Amalthea's Density Is Less Than That of Water

@article{Anderson2005AmaltheasDI,
  title={Amalthea's Density Is Less Than That of Water},
  author={John David Anderson and Torrence V. Johnson and Gerald Schubert and Sami W. Asmar and Robert A. Jacobson and Douglas V. Johnston and Eunice L. Lau and George D. Lewis and W. B. Moore and Anthony H. Taylor and Peter C. Thomas and Gudrun Weinwurm},
  journal={Science},
  year={2005},
  volume={308},
  pages={1291 - 1293}
}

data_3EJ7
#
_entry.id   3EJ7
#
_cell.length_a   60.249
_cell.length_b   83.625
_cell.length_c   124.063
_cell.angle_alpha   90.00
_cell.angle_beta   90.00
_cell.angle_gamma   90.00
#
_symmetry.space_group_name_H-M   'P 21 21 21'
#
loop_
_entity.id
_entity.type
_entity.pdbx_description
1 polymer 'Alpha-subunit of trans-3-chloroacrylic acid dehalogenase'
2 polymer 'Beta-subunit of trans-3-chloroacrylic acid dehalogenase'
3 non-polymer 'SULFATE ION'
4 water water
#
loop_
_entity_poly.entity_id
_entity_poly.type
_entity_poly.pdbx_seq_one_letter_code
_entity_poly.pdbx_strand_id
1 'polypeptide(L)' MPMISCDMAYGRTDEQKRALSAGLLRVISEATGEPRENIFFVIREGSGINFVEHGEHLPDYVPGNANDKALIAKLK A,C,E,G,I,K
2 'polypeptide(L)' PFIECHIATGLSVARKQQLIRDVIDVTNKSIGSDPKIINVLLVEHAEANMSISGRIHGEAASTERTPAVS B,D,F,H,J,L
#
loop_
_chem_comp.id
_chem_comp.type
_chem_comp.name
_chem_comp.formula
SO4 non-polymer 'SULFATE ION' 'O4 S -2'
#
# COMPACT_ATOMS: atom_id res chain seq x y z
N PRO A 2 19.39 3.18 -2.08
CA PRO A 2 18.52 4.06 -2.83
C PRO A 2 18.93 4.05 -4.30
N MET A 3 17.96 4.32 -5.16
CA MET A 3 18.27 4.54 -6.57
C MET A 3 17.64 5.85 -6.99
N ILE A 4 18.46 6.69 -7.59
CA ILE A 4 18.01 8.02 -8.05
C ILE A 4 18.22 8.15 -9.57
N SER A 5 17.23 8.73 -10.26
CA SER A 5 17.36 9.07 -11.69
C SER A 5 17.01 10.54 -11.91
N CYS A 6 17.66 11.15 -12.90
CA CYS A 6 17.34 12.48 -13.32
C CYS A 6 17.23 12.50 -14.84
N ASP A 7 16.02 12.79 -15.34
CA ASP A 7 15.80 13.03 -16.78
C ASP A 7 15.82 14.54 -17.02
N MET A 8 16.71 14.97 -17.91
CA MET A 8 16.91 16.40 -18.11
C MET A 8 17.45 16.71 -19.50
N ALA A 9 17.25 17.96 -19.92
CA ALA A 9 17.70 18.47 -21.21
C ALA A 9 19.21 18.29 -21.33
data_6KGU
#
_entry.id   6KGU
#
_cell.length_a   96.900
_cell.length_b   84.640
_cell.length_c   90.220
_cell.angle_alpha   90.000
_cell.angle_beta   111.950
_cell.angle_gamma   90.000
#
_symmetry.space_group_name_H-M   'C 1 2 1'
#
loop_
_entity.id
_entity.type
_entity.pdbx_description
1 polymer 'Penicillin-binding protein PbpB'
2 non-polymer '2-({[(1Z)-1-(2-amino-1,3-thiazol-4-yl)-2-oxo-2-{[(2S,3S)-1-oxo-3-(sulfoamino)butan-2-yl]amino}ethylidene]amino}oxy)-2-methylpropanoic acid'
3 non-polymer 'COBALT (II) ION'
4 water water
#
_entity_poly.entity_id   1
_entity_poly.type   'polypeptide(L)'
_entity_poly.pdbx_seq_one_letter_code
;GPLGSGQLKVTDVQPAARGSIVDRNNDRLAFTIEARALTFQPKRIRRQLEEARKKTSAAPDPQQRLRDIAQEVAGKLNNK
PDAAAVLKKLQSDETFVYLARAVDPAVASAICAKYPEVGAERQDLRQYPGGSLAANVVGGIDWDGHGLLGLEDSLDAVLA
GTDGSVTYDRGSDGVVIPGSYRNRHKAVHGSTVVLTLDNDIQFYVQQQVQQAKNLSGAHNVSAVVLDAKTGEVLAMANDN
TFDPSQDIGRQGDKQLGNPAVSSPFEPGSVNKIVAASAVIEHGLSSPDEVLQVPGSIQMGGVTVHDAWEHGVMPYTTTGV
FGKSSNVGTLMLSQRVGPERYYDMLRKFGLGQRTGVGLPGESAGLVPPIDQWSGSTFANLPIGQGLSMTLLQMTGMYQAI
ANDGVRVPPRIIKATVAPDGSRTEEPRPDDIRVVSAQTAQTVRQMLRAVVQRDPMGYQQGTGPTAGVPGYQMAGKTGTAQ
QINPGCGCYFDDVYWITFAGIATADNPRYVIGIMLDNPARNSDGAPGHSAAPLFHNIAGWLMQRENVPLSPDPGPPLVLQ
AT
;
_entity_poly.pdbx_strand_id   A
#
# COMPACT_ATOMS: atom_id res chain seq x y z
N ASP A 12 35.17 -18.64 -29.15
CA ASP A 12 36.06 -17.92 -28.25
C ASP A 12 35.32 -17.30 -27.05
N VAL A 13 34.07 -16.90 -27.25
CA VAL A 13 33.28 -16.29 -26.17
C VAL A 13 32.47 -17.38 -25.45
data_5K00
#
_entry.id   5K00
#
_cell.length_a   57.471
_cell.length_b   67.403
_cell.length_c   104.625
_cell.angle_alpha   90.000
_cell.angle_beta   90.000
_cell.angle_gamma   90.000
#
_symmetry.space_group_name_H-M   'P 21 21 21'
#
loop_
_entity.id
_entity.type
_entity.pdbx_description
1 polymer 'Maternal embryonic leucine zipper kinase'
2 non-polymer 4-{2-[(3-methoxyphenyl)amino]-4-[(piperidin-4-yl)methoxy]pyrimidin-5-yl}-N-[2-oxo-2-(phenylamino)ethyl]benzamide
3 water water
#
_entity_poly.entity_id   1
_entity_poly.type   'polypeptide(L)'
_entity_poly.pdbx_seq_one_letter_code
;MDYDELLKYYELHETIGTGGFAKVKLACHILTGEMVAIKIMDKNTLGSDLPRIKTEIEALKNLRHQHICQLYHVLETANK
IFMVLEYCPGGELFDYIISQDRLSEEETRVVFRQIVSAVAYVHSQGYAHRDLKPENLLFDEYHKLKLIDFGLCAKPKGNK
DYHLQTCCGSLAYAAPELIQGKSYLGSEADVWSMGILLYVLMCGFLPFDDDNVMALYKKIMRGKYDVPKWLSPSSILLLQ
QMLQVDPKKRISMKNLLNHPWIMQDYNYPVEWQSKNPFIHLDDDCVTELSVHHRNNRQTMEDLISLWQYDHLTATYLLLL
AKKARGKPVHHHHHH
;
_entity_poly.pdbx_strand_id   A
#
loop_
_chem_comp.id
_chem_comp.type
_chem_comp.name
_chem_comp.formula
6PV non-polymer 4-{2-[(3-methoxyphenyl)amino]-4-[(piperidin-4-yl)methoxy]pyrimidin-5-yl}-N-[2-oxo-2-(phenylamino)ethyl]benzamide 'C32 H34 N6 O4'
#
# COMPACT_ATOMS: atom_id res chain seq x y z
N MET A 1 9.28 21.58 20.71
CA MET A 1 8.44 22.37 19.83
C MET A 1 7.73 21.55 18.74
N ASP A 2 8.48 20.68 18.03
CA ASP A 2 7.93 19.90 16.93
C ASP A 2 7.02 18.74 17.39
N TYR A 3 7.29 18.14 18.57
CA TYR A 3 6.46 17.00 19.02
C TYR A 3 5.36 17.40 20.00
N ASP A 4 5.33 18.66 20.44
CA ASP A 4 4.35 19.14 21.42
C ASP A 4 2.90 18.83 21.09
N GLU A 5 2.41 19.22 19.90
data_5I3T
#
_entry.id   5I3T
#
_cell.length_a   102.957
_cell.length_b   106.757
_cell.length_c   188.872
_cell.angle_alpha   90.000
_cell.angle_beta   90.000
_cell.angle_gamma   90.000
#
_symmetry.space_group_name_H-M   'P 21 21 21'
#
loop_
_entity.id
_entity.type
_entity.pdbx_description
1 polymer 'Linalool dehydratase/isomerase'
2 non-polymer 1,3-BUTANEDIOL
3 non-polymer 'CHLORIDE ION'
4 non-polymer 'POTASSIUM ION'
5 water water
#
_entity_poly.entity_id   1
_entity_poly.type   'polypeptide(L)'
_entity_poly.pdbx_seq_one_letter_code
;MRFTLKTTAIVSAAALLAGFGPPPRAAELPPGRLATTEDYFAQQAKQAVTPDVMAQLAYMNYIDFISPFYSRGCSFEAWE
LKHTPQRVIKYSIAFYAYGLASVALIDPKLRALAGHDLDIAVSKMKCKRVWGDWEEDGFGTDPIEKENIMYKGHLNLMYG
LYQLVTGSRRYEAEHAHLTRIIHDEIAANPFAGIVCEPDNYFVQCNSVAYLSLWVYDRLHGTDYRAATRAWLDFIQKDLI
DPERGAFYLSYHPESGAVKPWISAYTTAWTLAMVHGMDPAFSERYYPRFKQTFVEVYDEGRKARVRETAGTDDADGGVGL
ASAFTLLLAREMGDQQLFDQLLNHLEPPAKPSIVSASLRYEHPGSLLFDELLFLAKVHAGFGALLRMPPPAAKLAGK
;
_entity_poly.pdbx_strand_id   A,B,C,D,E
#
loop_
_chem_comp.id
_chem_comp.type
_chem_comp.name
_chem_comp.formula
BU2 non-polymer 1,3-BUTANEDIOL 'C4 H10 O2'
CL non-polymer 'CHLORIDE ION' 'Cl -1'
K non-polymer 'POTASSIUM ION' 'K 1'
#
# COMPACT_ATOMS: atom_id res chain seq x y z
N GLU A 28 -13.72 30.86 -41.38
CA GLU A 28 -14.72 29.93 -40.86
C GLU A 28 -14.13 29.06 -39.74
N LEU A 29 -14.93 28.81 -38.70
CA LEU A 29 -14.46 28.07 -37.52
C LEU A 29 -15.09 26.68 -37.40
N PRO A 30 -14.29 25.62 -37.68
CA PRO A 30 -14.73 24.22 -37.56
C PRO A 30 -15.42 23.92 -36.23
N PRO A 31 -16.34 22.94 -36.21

Radio Doppler data from the Galileo spacecraft's encounter with Amalthea, one of Jupiter's small inner moons, on 5 November 2002 yield a mass of (2.08 ± 0.15) × 1018 kilograms. Images of Amalthea from two Voyager spacecraft in 1979 and Galileo imaging between November 1996 and June 1997 yield a volume of (2.43 ± 0.22) × 106 cubic kilometers. The satellite thus has a density of 857 ± 99 kilograms per cubic meter. We suggest that Amalthea is porous and composed of water ice, as well as rocky… Expand
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